It all started when my sister and I were watching Biswajit and Rajshree cavorting in Do Dil (1965). They both played such vanilla-smelling
dumb sweet and simple characters, with nary a bright spot between them, that I couldn’t help but compare them to Mr. Bingley and Jane Bennett (if you haven’t read Pride and Prejudice yet, what are you waiting for?). Once Jane and Bingley were cast, it was absolutely essential that we cast the rest of the leads too! Naturally, that meant we had to pause the film while we debated the relative merits and demerits of our choices. Here’s how it went…
Sis: But who will be Darcy? Dharamendra is the best romantic leading man in the 60s, but he wouldn’t do arrogance very well. And he was kind of thin in '65.
Me (hesitantly): Rajendra Kumar?
Sis (dubiously): Yeah. Maybe. Who else? If it were the 50s, Ashok Kumar would be the best. He was so charismatic and such a good actor. But Dadamani was too old for Darcy in the 60s.
Dadamani as Darcy was a completely new idea for me, and one I liked instantly! So naturally we had to have two P&Ps – one where he played Darcy and one where someone else told Biswajit/Bingley whether or not he could marry Rajshree/Jane. That decided, the search was on for the 60s Darcy.
We spent several happy hours debating, casting and rejecting names before we settled on our list.
Pride and Prejudice, the 1965 version
Darcy Sunil Dutt! He was handsome; tall enough to be "such a great tall fellow, in comparison with myself" that Bingley/Biswajit would pay him all the deference Austen thought was Darcy’s due; and he was quite capable of projecting both intelligence and aristocratic arrogance.
Elizabeth Sadhana. Her only serious rival was Tanuja who would make a lovely, vivacious Lizzy, but she looked very young in 1965 - too young to be courted by Sunil Dutt! Sadhana, on the other hand, would know just how to refuse Mr. Darcy and let him know that "You could not have made the offer of your hand in any possible way that would have tempted me to accept it.
Jane Rajshree. She is lovely, dances beautifully, and usually projects a personality that is sweet, but not overly intelligent – perfect for Jane who has never struck me as being over-endowed with intellect.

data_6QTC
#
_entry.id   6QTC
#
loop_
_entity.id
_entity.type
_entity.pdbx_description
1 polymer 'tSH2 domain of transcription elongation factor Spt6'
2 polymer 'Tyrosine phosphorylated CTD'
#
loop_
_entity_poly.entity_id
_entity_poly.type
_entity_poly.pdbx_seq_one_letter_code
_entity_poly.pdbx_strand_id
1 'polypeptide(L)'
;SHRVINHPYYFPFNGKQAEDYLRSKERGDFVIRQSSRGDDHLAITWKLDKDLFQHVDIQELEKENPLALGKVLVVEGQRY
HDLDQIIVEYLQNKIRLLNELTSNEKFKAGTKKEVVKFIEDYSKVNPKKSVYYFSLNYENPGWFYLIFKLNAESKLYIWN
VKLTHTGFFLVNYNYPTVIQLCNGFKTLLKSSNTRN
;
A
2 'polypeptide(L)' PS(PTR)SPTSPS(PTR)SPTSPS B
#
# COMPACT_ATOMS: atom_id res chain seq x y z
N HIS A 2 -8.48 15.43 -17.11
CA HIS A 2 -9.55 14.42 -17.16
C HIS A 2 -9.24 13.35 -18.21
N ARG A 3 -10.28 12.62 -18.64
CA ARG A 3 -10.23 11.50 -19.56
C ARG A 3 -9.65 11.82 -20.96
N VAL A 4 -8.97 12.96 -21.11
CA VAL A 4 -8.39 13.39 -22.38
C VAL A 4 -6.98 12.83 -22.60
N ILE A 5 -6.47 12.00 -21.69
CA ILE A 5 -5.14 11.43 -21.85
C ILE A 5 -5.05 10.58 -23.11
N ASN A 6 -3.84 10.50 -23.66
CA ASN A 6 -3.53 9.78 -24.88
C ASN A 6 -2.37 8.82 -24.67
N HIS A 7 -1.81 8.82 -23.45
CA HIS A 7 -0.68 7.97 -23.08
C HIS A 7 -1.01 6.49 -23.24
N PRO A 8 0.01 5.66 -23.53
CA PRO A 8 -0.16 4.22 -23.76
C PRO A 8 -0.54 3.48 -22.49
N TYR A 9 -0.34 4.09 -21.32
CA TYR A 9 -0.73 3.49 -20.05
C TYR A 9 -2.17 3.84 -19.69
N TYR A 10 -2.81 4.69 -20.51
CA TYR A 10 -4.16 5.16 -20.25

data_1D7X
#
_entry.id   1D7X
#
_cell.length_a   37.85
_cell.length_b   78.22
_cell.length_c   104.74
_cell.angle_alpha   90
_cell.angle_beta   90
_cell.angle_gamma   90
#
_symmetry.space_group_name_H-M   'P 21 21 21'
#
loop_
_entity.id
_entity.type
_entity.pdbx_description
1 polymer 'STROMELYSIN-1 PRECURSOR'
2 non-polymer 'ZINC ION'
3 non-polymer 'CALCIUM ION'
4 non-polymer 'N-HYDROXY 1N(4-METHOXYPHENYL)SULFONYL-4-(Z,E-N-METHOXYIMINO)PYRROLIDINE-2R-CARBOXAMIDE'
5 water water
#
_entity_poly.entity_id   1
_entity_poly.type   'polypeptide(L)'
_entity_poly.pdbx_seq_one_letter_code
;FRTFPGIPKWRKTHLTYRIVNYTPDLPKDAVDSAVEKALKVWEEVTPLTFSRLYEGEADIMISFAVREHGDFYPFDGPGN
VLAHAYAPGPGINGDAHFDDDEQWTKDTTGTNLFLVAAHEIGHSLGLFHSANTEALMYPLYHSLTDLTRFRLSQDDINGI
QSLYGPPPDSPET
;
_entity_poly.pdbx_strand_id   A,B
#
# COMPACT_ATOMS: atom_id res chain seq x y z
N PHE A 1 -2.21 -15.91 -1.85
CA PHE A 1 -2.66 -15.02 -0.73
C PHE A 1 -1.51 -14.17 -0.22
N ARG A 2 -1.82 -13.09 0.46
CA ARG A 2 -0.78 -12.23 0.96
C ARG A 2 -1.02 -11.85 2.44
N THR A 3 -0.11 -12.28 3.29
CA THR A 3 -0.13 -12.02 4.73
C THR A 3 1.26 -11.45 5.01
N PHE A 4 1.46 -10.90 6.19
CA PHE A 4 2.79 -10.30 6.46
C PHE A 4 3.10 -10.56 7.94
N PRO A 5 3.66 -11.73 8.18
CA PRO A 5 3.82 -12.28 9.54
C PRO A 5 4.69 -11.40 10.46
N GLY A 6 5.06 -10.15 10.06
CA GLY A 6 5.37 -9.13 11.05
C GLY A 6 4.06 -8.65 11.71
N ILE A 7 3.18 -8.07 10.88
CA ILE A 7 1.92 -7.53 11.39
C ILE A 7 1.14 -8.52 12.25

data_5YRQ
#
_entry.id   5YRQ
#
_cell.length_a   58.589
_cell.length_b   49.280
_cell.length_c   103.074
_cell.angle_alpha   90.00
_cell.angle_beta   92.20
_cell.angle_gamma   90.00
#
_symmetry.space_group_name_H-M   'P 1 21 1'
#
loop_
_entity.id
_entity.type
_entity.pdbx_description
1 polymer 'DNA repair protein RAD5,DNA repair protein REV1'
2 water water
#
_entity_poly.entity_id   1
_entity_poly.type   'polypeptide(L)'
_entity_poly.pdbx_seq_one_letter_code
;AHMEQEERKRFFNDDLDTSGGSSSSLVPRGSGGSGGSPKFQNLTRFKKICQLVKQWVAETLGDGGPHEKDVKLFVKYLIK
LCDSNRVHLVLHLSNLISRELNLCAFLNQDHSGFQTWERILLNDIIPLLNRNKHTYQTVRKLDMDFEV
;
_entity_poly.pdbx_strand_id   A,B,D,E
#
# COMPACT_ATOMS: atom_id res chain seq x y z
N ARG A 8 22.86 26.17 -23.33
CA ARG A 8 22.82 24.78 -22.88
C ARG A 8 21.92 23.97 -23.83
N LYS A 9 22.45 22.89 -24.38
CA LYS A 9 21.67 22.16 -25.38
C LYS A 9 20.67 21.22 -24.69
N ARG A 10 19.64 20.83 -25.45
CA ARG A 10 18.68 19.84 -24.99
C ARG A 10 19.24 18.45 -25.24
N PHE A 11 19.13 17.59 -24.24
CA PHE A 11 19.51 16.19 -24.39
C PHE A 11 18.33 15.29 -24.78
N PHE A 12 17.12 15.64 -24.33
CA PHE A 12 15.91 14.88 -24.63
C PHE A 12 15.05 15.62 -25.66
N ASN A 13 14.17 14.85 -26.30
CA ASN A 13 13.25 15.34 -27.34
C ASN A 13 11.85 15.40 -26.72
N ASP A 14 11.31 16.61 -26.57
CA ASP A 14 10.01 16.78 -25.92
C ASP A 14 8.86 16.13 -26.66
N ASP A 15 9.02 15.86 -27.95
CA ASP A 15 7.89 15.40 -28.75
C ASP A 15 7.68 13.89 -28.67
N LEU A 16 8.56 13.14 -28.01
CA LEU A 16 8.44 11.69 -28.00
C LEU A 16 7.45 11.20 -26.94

Bingley For me, Biswajit has always had the onscreen personality of a wet-noodle. He never comes over as a very forceful personality. Even in Do Dil, where he was quite sweet, he looked rather simple and dense. I have no trouble imagining him being talked out of loving Jane by a more forceful Mr. Darcy!
Wickham Shashi Kapoor. With that dimpled, crooked smile, the charm oozing from every pore, he would certainly make a "valuable son-in-law" for Mr. Bennett. When Mr. Bennett tells people that Wickham "is as fine a fellow as ever I saw. He simpers, and smirks, and makes love to us all", don’t you just know that he is speaking of Shashi?
Lydia Saira Banu. Lydia is pretty, loud, silly and absolutely convinced that she is cute as a button. Plus, you know she will grow up to be even more shrill and annoying. Ergo, a role tailor-made for Saira Banu. You disagree? Check out Shagird, and you won’t disagree for long!
Mr. Bennett David. We debated the rival merits of Om Prakash, but he tends be a bit too loud and Mr. Bennett was anything but. David had been channelling Mr. Bennett’s sarcastic humour and keen intelligence for so long by 1965, that I can’t help but feel that he is the one for this role. I can just see him obstinately refusing to leave his study, and telling Mrs. Bennett how well acquainted he is with her nerves.
Mrs. Bennett This was the hardest choice of all. The 60s had so many good looking Moms knocking around, and all of them were excellent actresses. In the end, the choice fell on Achla Sachdev, 'coz in 1965 she was a zohrajabeen (Venus?) and abhi tak hai haseen (still beautiful). Mr. Bennett was right to think that his daughters’ would-be beaus may take one look at her and forget all about the young ladies!
Mr. Collins My first choice was Rajendranath since looks-wise, he is exactly like my mental picture of Collins. Unlike Collins, he is always a buffoon who never takes himself seriously, and always has a heart of gold. So I thought of Kishore Kumar, who was quite capable of being both annoying and serious though usually not at the same time. And Mr. Collins is the most seriously annoying man you’re ever likely to come across in a romance! After a lot of serious discussion between sis and yours truly, Rajendranath finally won out. He had the looks, and surely a good director and a great script can take care of the rest?